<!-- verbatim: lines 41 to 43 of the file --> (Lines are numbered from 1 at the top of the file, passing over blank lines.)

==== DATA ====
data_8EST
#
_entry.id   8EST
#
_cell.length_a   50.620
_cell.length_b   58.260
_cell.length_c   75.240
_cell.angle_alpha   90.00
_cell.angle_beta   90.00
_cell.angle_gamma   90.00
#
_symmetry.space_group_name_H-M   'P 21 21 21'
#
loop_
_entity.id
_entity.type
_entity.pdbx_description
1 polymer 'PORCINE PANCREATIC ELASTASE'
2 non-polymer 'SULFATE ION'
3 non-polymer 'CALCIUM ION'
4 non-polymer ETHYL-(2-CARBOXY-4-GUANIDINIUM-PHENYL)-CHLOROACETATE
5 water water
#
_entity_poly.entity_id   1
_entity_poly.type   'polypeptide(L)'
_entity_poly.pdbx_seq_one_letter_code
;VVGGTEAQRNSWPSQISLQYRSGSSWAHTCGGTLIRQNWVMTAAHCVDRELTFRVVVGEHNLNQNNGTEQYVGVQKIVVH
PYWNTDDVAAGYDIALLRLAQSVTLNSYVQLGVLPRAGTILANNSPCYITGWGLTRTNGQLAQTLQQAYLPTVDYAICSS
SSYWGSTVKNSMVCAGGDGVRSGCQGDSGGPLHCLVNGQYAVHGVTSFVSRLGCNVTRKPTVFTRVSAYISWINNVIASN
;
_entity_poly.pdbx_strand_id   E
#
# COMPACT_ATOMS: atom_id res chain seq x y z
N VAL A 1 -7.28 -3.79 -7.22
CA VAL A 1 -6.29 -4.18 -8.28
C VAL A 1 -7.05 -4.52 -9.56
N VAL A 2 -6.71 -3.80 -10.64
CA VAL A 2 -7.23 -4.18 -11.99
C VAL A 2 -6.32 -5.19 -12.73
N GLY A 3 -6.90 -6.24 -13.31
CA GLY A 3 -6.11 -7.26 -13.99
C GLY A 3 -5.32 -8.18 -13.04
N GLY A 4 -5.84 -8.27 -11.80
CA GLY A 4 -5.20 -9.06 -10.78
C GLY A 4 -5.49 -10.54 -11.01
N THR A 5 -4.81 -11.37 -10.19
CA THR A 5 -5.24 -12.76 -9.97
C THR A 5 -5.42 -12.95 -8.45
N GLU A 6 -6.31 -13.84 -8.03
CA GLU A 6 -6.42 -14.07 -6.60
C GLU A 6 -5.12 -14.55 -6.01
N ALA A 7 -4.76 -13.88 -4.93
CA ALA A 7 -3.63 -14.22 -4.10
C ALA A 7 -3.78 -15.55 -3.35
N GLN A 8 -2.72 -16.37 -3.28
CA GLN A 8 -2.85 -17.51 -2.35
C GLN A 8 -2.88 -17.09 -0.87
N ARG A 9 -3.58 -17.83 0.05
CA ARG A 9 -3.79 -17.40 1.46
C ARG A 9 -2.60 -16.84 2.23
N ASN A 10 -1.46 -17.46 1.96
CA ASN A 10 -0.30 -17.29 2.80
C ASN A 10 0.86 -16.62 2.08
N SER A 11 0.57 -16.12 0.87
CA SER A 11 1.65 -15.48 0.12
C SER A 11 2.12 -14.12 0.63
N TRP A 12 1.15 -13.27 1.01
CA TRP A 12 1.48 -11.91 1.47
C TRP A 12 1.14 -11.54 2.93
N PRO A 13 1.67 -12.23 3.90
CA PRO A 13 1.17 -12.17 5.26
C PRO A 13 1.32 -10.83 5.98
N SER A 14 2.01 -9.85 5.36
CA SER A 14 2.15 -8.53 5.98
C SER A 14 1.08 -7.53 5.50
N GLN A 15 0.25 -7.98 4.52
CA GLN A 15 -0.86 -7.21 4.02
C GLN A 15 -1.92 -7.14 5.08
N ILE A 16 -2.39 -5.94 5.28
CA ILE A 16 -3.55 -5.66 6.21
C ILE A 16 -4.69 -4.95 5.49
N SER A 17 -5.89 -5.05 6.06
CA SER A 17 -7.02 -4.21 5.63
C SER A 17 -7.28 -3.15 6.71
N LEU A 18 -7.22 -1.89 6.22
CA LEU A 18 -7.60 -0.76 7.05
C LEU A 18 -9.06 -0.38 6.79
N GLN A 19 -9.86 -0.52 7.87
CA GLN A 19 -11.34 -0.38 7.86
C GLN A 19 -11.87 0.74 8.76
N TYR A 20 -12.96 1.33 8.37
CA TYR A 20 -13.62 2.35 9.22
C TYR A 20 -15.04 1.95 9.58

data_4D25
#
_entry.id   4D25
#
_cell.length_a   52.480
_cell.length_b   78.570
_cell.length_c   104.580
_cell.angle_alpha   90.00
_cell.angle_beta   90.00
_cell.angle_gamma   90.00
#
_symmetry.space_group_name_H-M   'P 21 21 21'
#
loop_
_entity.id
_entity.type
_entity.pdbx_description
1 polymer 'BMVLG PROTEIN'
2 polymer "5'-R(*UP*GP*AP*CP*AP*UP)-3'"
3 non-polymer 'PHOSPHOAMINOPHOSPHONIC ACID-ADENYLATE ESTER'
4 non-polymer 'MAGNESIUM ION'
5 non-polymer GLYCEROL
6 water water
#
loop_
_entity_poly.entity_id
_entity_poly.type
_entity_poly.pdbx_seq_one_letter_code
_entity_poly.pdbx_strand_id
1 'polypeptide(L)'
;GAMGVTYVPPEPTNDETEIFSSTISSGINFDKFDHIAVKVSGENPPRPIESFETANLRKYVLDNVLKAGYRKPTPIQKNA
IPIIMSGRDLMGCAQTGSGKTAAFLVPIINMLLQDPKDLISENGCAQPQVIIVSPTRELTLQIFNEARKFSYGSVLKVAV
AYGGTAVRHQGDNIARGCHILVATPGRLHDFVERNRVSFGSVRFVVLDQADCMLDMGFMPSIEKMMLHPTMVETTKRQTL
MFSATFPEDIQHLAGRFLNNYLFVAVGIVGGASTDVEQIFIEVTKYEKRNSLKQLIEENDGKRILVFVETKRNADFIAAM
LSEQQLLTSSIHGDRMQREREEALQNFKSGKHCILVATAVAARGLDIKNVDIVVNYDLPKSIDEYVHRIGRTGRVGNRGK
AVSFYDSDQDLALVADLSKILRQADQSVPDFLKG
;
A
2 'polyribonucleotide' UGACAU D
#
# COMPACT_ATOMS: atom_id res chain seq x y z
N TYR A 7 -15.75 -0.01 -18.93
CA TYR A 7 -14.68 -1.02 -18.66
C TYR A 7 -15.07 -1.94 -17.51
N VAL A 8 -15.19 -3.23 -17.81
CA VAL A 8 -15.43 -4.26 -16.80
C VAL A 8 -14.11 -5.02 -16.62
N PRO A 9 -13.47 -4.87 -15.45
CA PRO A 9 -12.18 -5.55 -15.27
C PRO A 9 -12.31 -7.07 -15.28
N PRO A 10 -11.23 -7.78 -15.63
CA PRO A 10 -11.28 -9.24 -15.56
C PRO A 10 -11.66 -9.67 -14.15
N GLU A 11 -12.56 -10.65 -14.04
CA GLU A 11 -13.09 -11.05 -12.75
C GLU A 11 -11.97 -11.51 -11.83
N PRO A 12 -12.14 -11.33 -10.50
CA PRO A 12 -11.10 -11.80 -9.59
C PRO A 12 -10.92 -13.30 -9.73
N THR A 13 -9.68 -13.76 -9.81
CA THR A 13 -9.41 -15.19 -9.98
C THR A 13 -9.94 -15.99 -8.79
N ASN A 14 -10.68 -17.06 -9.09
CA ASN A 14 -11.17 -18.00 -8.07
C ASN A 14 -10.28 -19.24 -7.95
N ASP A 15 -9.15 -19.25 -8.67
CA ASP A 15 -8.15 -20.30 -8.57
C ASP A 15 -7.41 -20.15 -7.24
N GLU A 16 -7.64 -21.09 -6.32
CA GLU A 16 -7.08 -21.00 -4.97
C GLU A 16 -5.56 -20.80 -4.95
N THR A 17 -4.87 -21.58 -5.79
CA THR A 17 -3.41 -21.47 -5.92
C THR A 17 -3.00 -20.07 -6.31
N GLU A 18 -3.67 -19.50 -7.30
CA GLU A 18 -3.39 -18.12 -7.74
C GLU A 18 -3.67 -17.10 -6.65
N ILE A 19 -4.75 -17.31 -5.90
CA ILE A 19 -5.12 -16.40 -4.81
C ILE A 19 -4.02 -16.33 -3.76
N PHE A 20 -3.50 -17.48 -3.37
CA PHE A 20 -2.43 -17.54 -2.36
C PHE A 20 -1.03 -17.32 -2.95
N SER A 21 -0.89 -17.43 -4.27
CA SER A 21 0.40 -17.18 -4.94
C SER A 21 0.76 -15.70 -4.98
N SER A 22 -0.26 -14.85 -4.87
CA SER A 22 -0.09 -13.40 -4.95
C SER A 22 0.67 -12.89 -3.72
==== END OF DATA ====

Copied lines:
CA GLY A 3 -6.11 -7.26 -13.99
C GLY A 3 -5.32 -8.18 -13.04
N GLY A 4 -5.84 -8.27 -11.80